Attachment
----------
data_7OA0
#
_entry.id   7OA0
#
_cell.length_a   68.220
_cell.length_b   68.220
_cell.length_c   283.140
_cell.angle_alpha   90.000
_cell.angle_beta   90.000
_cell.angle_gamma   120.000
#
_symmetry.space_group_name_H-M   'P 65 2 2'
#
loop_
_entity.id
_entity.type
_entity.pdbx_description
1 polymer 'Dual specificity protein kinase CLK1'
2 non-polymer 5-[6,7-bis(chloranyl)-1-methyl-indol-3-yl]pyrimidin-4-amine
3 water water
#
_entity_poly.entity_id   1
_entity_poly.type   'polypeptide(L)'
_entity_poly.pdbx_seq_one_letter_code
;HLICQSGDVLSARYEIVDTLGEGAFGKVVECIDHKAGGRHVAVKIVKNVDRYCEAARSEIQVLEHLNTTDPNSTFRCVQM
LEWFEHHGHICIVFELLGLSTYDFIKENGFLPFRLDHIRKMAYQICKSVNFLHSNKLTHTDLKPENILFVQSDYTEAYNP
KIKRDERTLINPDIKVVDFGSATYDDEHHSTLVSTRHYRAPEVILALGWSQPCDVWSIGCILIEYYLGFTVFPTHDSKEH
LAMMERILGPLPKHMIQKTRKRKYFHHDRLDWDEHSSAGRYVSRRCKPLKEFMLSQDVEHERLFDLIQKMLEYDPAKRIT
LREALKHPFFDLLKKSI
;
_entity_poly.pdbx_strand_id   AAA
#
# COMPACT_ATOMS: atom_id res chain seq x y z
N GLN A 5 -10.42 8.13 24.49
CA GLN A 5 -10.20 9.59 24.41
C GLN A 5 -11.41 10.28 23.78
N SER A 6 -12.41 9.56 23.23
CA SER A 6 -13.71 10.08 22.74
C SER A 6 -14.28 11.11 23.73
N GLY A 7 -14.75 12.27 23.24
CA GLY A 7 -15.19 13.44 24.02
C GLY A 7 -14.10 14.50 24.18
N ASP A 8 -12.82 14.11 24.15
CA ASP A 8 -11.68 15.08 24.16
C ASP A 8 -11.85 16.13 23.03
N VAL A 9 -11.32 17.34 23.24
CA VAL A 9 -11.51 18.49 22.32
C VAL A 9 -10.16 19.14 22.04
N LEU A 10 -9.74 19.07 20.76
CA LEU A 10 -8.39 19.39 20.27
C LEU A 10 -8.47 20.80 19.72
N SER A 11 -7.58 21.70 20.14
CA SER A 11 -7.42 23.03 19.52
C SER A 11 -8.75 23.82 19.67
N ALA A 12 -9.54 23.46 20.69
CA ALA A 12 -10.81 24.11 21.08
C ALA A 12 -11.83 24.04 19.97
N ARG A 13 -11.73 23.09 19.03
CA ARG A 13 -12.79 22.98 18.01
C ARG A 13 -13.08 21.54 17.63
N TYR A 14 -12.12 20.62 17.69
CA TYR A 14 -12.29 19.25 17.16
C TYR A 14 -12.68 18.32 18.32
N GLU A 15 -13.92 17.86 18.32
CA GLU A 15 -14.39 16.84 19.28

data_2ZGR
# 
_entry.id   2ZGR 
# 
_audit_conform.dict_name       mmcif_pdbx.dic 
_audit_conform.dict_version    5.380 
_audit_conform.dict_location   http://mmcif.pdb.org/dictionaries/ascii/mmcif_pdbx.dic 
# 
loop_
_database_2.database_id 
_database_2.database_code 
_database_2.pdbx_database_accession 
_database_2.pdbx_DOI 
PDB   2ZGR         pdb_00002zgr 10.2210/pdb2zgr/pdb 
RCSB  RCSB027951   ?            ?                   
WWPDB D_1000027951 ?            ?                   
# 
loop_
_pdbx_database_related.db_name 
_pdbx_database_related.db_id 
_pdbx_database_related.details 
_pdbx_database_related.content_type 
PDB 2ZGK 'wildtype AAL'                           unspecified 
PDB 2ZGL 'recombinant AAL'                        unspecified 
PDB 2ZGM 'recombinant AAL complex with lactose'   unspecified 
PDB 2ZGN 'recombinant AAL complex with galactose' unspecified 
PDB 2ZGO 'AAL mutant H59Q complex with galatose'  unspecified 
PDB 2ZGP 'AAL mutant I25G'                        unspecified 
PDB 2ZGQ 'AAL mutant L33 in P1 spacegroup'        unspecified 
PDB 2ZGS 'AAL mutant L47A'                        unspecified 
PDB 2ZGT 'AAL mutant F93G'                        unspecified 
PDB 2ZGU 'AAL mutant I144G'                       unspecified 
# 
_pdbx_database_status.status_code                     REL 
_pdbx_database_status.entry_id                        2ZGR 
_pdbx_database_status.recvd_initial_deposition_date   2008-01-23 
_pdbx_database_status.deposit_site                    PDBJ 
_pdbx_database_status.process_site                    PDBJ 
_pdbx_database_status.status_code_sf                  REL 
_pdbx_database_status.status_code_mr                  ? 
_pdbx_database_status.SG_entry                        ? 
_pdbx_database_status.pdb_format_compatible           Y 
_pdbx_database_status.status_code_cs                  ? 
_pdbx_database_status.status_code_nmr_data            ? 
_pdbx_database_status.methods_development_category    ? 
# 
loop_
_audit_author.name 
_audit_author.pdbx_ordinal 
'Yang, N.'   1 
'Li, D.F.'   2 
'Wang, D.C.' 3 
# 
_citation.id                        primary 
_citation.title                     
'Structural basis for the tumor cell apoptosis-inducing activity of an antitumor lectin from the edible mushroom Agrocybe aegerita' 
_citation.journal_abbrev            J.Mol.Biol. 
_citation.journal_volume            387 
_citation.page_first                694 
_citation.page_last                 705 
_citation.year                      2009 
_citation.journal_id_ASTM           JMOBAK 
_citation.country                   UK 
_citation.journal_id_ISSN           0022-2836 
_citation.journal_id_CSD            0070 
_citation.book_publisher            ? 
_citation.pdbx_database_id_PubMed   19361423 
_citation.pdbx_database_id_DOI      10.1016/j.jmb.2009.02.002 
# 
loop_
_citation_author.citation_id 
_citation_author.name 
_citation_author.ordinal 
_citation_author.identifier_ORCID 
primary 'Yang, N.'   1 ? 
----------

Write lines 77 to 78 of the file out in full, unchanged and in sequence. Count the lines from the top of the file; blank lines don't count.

_database_2.pdbx_database_accession 
_database_2.pdbx_DOI 